N. Korea repeats offer for nuclear talks

BEIJING, June 19 (Reuters) - A top North Korean diplomat repeated an offer for international talks over his country's disputed nuclear programme during a meeting in China on Wednesday, saying the denuclearisation of the peninsula was the "dying wish" of North Korea's founder.

The Beijing trip by First Vice Foreign Minister Kim Kye-gwan comes just days after North Korea offered talks with the United States to ease tension that spiked this year when the North threatened the United States and South Korea with nuclear war.

The White House said any talks must involve action by the North to show it is moving towards disarmament.

China's Foreign Ministry, after Kim's talks with Chinese Vice Foreign Minister Zhang Yesui, cited the North Korean, who has previously represented his country at talks to get it to halt its nuclear programme, as saying North Korea wanted talks.

"The denuclearisation of the Korean peninsula was the dying wish of Chairman Kim Il-sung and General Secretary Kim Jong-il," the Chinese ministry said in statement, citing Kim as saying.

Kim Il-sung founded the country. His son Kim Jong-il, who died in 2011, oversaw North Korea's first two nuclear tests. North Korea conducted a third test in February.

"North Korea is willing to have dialogue with all sides and attend any kind of meeting, including six-party talks, and hopes to peacefully resolve the nuclear issue via negotiation," Kim Kye-gwan was cited as saying.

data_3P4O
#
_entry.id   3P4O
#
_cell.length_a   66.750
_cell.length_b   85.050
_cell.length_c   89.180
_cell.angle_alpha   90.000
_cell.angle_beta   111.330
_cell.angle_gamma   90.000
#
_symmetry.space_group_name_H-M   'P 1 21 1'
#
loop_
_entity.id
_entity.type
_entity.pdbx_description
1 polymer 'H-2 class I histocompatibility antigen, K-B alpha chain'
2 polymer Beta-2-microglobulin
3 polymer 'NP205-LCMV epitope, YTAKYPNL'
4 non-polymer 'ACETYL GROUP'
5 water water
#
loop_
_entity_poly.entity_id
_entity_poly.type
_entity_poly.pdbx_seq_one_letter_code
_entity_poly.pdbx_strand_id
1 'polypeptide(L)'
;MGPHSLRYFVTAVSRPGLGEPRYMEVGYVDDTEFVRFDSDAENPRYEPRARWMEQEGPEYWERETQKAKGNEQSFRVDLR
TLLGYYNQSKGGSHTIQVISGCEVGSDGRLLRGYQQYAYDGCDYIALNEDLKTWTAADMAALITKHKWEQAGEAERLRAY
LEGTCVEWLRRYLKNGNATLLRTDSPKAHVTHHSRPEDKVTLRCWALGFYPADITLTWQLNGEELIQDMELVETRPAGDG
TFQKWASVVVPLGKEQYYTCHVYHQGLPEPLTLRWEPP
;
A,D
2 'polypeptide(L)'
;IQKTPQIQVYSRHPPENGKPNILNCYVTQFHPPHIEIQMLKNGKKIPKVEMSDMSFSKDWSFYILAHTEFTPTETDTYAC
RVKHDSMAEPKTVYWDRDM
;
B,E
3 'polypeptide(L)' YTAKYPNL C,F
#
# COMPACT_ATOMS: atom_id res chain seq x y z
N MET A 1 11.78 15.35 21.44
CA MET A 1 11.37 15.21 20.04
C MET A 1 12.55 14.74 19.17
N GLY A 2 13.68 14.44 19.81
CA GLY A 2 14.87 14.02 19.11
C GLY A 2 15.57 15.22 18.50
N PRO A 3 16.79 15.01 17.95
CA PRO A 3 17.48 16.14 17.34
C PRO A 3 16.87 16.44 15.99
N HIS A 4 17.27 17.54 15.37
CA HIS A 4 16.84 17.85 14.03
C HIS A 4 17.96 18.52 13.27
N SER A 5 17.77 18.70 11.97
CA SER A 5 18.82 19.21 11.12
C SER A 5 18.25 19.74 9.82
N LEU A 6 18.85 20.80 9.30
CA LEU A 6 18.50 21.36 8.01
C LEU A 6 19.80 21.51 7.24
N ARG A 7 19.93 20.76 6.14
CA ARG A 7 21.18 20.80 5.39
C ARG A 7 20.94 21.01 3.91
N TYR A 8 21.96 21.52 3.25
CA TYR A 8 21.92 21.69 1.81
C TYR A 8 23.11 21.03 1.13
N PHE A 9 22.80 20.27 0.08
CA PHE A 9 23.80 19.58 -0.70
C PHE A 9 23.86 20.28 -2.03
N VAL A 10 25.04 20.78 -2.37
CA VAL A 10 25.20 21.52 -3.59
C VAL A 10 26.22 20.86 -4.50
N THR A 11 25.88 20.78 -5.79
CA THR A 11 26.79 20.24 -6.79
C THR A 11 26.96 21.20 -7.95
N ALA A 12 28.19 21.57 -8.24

Zhang, for his part, said that talks, stability and the denuclearisation of the Korean peninsula were in everyone's best interests, China's Foreign Ministry added.

"China supports talks between the various parties and hopes for an early resumption of the six-party talks," Zhang said.

China has repeatedly urged North Korea to return to so-called six-party talks that aimed to get the North to halt its nuclear programme.

In 2009, North Korea said it would never return to those talks. The four other participants in the negotiations were South Korea, the United States, Japan and Russia.

The White House said any talks must involve action by North Korea to show it is moving towards disarmament.

North Korea was looking for holes in the international consensus that it must denuclearise by seeking dialogue with various countries, said Wang Dong, an international relations professor at Peking University in Beijing.

"If China's stance is still firm, North Korea will understand that there are no loopholes to exploit," Wang said.

"You can't have your cake and eat it too. I think China will make this clear to North Korea," he said, referring to Pyongyang's refusal to give up its nuclear weapons while at the same time trying to mend ties with key powers.

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